Firm lawyers Jay Barry Harris, Lee Applebaum and Jason T. LaRocco obtained a successful decision in a bad faith case on behalf of their clients, Indian Harbor Insurance Company and American Claims Service, Inc., in the Court of Common Pleas of Lackawanna County, Pennsylvania; a decision which has now been upheld on appeal by the Superior Court of Pennsylvania. An insured party was sued for injuries allegedly suffered by a man moving a refrigerator on the insured’s property. Indian Harbor, through its third party administrator, American Claims Service, Inc., actually provided counsel to the insured who successfully defended the insured in the underlying personal injury lawsuit.
From the very outset, a question arose as to whether the accident occurred during the effective dates of the Indian Harbor policy. The injured – and ultimately unsuccessful – plaintiff had claimed in his complaint that the accident occurred one day before the policy became effective, while the insured insisted that the accident happened one day later, when the policy was in effect.
The insured was informed via a reservation of rights letter that he would continue to be provided with a defense, but if the facts established that the accident occurred before the inception of the policy, there would be no duty to indemnify the insured. The insured, upon reading the reservation of rights letter, allegedly became so upset that he suffered a seizure and had to be hospitalized. After the underlying action was successfully defended, the insured brought a bad faith action against Indian Harbor and its third party administrator alleging that the delay in issuing the reservation of rights letter was due to the failure of Indian Harbor to adequately investigate the coverage issues and that it also had an obligation to locate other insurance for the insured because it knew of the potential that the insured would not be covered under its policy.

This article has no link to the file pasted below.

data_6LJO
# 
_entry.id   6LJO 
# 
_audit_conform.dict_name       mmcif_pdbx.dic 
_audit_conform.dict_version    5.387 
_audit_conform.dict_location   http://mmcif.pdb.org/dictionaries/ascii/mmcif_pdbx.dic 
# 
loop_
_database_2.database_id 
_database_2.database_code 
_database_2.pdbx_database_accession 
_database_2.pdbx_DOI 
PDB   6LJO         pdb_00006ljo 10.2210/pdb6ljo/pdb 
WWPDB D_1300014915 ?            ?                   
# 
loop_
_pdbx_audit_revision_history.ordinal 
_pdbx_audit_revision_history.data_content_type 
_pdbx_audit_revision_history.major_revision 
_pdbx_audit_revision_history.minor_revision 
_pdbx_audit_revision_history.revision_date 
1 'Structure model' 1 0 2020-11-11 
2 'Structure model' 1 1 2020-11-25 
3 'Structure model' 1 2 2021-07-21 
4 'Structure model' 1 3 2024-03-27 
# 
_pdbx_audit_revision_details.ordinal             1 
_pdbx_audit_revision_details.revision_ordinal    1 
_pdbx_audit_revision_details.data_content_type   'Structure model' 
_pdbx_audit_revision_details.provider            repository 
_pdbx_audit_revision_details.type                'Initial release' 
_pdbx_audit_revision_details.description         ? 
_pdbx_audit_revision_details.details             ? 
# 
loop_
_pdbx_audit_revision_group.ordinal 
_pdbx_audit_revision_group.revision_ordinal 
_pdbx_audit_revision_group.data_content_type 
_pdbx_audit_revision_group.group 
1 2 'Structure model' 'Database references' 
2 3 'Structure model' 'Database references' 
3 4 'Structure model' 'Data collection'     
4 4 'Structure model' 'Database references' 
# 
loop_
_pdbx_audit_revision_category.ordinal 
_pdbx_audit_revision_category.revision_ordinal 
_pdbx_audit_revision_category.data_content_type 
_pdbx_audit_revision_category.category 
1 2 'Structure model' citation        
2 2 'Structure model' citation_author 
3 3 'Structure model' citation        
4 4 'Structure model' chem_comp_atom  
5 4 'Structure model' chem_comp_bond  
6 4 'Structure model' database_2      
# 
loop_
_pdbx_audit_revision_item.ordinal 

On behalf of the insurer clients, the Firm filed a motion for summary judgment, contesting each of the numerous theories of liability being advanced by the insured. In granting the motion, the trial court judge found that Indian Harbor and its third party administrator breached no duty to the insured, that there was no duty to find other insurance for the insured and that by successfully defending the insured in the underlying action, Indian Harbor had fulfilled its obligation to its insured. You can find a copy of the Court’s opinion here.
The Superior Court affirmed the findings that (1) Appellants failed to identify any cognizable duty Appellees owed, the breach of which caused recoverable damages under Pennsylvania law; (2) Appellees’ duties are to indemnify insured against liability for damage claims asserted against insured, defend insured against suits arising under insurance policy, and act in good faith and with due care in representing insured’s interests, provided policy was effective at time of accident in question; (3) Appellants do not dispute Appellees provided Appellants with complete defense in the Everetts suit and counsel secured judgment in favor of Appellants; (4) Appellants’ tort and contract claims lack sufficient evidence of causal connection between Appellees’ alleged breach of duty and recoverable damages, because Appellants assert injuries were caused by receiving reservation of rights letter rather than by breach of any cognizable duties; (5) Appellants’ statutory bad faith claim under 42 Pa.C.S.A. § 8371 fails, because Appellees did not deny Appellants coverage or benefits under insurance policy without reasonable basis; (6) Appellants’ negligent misrepresentation claim fails, because Appellants did not establish any legal duty and breach of that duty, where Appellees did not misrepresent material facts by issuing reservation of rights letter, and Appellants did not suffer any injuries in justifiable reliance; and (7) Appellants’ Unfair Trade Practices/Consumer Protection Law claim fails, because these laws apply only to insurance policies issued for personal, family or household purposes, and policy at issue was commercial/business policy). You can find a copy of the Superior Court Opinion here.